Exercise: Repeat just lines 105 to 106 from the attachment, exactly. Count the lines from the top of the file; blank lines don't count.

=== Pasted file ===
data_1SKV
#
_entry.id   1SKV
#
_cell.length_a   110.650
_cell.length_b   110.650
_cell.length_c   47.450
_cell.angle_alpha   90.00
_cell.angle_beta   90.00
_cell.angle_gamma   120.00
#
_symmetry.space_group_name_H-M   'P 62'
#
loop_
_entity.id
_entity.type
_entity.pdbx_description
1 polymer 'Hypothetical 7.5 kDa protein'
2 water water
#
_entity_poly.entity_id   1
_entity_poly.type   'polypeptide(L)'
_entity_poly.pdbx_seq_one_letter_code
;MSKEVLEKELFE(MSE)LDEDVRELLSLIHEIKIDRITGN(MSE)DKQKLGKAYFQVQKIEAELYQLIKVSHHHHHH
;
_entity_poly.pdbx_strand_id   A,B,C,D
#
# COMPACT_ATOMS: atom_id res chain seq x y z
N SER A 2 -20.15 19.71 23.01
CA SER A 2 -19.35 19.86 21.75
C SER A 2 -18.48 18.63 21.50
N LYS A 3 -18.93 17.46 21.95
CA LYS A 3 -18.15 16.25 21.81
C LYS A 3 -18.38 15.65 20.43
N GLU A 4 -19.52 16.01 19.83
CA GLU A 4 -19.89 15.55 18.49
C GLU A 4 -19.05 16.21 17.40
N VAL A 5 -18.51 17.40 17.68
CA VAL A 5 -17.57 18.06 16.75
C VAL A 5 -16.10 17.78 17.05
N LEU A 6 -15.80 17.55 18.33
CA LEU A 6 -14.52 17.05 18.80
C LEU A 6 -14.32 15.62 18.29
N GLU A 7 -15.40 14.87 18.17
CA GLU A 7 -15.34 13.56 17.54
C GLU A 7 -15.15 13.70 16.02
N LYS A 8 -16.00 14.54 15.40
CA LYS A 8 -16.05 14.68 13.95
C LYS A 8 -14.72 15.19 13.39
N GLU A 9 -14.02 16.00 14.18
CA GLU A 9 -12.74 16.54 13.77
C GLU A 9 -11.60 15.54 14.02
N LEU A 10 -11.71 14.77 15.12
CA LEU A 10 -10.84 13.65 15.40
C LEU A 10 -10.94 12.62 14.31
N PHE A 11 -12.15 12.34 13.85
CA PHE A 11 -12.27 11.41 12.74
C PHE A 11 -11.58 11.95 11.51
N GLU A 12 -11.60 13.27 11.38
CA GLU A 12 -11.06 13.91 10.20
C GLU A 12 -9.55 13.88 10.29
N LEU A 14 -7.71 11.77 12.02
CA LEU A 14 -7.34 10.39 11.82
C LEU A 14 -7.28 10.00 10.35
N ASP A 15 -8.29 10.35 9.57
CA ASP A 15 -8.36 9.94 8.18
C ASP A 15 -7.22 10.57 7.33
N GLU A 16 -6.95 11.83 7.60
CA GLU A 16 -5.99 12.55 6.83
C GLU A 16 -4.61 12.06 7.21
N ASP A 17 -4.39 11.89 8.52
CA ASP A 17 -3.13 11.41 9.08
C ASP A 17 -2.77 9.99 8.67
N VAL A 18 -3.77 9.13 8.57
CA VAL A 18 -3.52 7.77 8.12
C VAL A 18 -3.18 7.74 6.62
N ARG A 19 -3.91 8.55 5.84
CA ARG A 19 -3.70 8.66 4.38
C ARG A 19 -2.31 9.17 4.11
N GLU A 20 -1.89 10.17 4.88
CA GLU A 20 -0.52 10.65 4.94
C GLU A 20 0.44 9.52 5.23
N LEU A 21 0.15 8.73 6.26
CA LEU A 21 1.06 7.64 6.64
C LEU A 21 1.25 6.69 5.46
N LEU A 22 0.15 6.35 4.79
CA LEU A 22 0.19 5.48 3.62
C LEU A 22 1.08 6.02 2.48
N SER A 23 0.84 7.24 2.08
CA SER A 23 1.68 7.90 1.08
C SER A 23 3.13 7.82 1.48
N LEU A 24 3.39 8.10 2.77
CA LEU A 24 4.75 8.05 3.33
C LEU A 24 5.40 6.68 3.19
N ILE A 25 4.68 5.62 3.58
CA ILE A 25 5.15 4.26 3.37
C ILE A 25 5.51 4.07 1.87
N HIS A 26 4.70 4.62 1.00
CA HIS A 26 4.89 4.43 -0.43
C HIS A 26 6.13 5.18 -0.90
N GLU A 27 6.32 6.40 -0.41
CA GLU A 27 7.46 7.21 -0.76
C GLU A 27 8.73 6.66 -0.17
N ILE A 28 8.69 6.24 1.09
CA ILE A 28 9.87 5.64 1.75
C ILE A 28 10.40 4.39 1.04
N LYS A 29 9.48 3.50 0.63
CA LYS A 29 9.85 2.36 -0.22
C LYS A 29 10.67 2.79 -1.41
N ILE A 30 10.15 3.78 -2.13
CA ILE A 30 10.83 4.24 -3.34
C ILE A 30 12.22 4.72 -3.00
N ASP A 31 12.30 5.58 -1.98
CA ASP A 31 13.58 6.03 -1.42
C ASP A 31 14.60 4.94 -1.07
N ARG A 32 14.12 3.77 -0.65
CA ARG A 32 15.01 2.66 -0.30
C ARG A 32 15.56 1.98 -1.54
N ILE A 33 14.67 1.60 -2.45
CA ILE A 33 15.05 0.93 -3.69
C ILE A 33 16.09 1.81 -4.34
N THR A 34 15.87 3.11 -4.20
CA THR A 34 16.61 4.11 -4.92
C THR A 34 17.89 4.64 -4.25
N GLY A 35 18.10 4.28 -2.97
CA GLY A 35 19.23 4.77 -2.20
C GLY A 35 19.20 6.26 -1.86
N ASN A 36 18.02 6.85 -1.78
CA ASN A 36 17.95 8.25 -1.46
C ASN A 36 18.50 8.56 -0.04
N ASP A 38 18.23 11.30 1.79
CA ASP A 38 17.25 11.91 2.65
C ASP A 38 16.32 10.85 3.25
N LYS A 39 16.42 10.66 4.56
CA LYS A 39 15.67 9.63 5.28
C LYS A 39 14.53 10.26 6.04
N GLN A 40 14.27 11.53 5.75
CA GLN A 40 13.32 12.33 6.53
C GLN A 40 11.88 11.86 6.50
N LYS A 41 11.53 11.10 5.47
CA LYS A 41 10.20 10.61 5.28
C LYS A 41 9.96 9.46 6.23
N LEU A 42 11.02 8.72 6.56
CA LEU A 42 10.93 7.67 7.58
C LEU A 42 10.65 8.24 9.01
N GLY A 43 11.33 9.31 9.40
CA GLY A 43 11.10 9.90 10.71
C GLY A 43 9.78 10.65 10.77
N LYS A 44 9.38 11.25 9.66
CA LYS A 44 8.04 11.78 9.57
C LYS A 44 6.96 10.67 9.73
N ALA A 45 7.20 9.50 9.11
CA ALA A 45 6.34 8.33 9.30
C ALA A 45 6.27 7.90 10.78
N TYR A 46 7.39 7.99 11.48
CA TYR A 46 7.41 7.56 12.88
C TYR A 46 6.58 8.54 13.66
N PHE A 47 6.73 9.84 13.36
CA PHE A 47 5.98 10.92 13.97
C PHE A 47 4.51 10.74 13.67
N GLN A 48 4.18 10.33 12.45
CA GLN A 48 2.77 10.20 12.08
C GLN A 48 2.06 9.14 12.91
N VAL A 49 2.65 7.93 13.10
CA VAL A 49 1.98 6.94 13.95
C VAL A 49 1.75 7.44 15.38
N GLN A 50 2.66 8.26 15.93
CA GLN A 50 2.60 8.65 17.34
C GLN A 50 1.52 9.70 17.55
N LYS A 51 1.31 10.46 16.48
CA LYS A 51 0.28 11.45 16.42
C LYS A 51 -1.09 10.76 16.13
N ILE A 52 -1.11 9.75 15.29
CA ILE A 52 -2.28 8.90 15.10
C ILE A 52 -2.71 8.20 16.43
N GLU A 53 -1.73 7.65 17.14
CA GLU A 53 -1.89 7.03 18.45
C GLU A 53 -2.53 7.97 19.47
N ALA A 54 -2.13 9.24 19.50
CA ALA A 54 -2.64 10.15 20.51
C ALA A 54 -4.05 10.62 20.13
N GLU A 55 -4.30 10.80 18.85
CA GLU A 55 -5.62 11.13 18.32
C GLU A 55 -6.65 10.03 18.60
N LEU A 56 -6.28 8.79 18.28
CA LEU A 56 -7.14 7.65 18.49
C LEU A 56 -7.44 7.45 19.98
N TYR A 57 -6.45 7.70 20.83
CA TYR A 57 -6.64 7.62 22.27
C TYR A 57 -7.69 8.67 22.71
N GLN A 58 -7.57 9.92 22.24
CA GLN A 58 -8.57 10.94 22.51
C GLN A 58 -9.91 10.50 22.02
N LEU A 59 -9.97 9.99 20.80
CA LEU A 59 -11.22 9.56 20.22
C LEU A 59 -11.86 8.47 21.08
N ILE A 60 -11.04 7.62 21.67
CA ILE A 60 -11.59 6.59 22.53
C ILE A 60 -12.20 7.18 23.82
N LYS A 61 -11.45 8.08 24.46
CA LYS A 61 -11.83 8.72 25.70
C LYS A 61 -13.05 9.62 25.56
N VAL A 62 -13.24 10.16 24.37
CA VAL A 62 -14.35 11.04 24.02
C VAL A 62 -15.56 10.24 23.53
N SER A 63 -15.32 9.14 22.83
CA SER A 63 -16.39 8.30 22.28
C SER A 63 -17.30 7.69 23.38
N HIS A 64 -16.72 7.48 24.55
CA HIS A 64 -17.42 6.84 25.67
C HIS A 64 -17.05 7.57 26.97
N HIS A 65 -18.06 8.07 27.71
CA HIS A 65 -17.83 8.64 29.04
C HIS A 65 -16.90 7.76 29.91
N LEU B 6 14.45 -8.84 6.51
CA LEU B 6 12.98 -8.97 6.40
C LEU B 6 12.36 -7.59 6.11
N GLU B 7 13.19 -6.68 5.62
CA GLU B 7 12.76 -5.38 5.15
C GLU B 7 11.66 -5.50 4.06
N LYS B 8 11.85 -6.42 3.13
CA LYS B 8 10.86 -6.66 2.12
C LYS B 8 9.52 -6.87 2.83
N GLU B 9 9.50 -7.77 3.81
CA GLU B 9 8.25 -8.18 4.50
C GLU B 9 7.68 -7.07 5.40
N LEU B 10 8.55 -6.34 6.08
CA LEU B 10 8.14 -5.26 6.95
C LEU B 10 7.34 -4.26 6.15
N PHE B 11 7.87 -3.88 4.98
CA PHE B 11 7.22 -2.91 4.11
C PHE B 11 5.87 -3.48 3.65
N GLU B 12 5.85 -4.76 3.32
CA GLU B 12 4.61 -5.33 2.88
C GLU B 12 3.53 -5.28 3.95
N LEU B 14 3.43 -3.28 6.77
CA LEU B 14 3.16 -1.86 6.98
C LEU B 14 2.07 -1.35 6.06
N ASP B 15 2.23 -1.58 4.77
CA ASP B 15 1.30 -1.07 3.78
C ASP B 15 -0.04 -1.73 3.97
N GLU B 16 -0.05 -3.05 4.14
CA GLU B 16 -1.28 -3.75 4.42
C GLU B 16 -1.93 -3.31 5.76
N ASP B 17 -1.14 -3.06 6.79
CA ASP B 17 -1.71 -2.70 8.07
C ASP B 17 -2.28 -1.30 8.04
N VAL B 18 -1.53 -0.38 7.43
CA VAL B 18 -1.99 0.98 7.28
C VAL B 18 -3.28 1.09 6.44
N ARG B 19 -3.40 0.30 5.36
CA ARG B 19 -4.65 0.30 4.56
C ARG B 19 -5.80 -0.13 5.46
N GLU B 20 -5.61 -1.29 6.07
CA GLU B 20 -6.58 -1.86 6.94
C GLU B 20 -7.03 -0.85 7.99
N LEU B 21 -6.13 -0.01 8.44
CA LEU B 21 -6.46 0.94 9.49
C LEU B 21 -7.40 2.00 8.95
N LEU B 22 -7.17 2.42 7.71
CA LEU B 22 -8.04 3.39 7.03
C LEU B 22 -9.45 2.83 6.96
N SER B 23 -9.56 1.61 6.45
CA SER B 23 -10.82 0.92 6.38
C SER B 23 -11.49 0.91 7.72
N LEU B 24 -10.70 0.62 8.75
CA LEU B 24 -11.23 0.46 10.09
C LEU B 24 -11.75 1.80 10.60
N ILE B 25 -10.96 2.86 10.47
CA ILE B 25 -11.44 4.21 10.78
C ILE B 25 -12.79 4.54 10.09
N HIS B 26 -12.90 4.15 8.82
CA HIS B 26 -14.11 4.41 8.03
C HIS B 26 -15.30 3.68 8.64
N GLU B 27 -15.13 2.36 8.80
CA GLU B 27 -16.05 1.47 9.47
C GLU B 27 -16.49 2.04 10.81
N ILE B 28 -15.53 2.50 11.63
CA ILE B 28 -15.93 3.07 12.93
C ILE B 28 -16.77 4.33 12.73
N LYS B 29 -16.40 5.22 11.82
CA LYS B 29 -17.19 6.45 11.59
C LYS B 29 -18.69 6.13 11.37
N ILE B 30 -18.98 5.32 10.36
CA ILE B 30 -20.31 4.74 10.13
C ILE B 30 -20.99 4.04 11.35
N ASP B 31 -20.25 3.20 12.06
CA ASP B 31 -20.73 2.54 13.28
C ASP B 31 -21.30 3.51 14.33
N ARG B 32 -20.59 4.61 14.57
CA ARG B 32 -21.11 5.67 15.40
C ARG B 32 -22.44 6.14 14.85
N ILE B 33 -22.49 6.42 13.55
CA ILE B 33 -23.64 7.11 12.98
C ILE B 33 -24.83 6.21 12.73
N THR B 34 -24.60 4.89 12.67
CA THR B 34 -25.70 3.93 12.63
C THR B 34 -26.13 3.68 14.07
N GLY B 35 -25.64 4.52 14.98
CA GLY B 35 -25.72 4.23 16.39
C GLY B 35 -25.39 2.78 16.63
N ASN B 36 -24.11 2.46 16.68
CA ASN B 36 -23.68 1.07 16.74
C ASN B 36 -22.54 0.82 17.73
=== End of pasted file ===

CA ILE A 28 9.87 5.64 1.75
C ILE A 28 10.40 4.39 1.04